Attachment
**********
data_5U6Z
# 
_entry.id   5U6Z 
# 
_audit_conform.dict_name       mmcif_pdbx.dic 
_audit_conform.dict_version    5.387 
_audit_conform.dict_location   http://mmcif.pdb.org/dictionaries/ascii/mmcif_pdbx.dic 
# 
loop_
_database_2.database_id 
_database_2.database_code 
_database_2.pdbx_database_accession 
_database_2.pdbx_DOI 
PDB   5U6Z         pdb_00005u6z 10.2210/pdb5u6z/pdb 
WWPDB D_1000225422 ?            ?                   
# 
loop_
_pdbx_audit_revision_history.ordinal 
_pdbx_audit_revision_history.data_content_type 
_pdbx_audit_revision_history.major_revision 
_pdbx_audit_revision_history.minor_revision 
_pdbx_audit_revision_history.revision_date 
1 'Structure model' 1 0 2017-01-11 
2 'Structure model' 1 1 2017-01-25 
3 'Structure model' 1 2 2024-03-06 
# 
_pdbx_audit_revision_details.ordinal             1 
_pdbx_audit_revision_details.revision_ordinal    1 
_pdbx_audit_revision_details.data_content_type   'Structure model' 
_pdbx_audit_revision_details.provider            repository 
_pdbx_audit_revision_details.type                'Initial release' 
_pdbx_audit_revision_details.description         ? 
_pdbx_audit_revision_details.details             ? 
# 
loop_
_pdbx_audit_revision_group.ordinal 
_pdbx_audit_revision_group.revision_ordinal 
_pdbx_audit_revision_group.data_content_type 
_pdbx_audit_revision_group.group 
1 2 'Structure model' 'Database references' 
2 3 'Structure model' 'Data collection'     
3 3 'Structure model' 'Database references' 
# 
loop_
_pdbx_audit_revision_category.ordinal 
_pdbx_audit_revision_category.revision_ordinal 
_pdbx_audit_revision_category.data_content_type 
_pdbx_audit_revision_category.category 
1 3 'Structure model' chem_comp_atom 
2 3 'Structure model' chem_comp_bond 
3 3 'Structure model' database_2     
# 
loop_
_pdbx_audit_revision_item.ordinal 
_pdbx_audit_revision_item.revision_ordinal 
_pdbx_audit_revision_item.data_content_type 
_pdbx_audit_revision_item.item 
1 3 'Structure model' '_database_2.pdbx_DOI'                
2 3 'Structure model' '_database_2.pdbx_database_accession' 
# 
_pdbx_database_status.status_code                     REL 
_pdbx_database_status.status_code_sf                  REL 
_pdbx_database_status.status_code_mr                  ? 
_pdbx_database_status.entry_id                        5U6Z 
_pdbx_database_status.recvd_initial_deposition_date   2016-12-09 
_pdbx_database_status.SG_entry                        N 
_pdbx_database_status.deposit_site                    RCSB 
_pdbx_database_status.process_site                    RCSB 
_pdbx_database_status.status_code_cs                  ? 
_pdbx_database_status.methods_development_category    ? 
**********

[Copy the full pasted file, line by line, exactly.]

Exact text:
data_5U6Z
# 
_entry.id   5U6Z 
# 
_audit_conform.dict_name       mmcif_pdbx.dic 
_audit_conform.dict_version    5.387 
_audit_conform.dict_location   http://mmcif.pdb.org/dictionaries/ascii/mmcif_pdbx.dic 
# 
loop_
_database_2.database_id 
_database_2.database_code 
_database_2.pdbx_database_accession 
_database_2.pdbx_DOI 
PDB   5U6Z         pdb_00005u6z 10.2210/pdb5u6z/pdb 
WWPDB D_1000225422 ?            ?                   
# 
loop_
_pdbx_audit_revision_history.ordinal 
_pdbx_audit_revision_history.data_content_type 
_pdbx_audit_revision_history.major_revision 
_pdbx_audit_revision_history.minor_revision 
_pdbx_audit_revision_history.revision_date 
1 'Structure model' 1 0 2017-01-11 
2 'Structure model' 1 1 2017-01-25 
3 'Structure model' 1 2 2024-03-06 
# 
_pdbx_audit_revision_details.ordinal             1 
_pdbx_audit_revision_details.revision_ordinal    1 
_pdbx_audit_revision_details.data_content_type   'Structure model' 
_pdbx_audit_revision_details.provider            repository 
_pdbx_audit_revision_details.type                'Initial release' 
_pdbx_audit_revision_details.description         ? 
_pdbx_audit_revision_details.details             ? 
# 
loop_
_pdbx_audit_revision_group.ordinal 
_pdbx_audit_revision_group.revision_ordinal 
_pdbx_audit_revision_group.data_content_type 
_pdbx_audit_revision_group.group 
1 2 'Structure model' 'Database references' 
2 3 'Structure model' 'Data collection'     
3 3 'Structure model' 'Database references' 
# 
loop_
_pdbx_audit_revision_category.ordinal 
_pdbx_audit_revision_category.revision_ordinal 
_pdbx_audit_revision_category.data_content_type 
_pdbx_audit_revision_category.category 
1 3 'Structure model' chem_comp_atom 
2 3 'Structure model' chem_comp_bond 
3 3 'Structure model' database_2     
# 
loop_
_pdbx_audit_revision_item.ordinal 
_pdbx_audit_revision_item.revision_ordinal 
_pdbx_audit_revision_item.data_content_type 
_pdbx_audit_revision_item.item 
1 3 'Structure model' '_database_2.pdbx_DOI'                
2 3 'Structure model' '_database_2.pdbx_database_accession' 
# 
_pdbx_database_status.status_code                     REL 
_pdbx_database_status.status_code_sf                  REL 
_pdbx_database_status.status_code_mr                  ? 
_pdbx_database_status.entry_id                        5U6Z 
_pdbx_database_status.recvd_initial_deposition_date   2016-12-09 
_pdbx_database_status.SG_entry                        N 
_pdbx_database_status.deposit_site                    RCSB 
_pdbx_database_status.process_site                    RCSB 
_pdbx_database_status.status_code_cs                  ? 
_pdbx_database_status.methods_development_category    ? 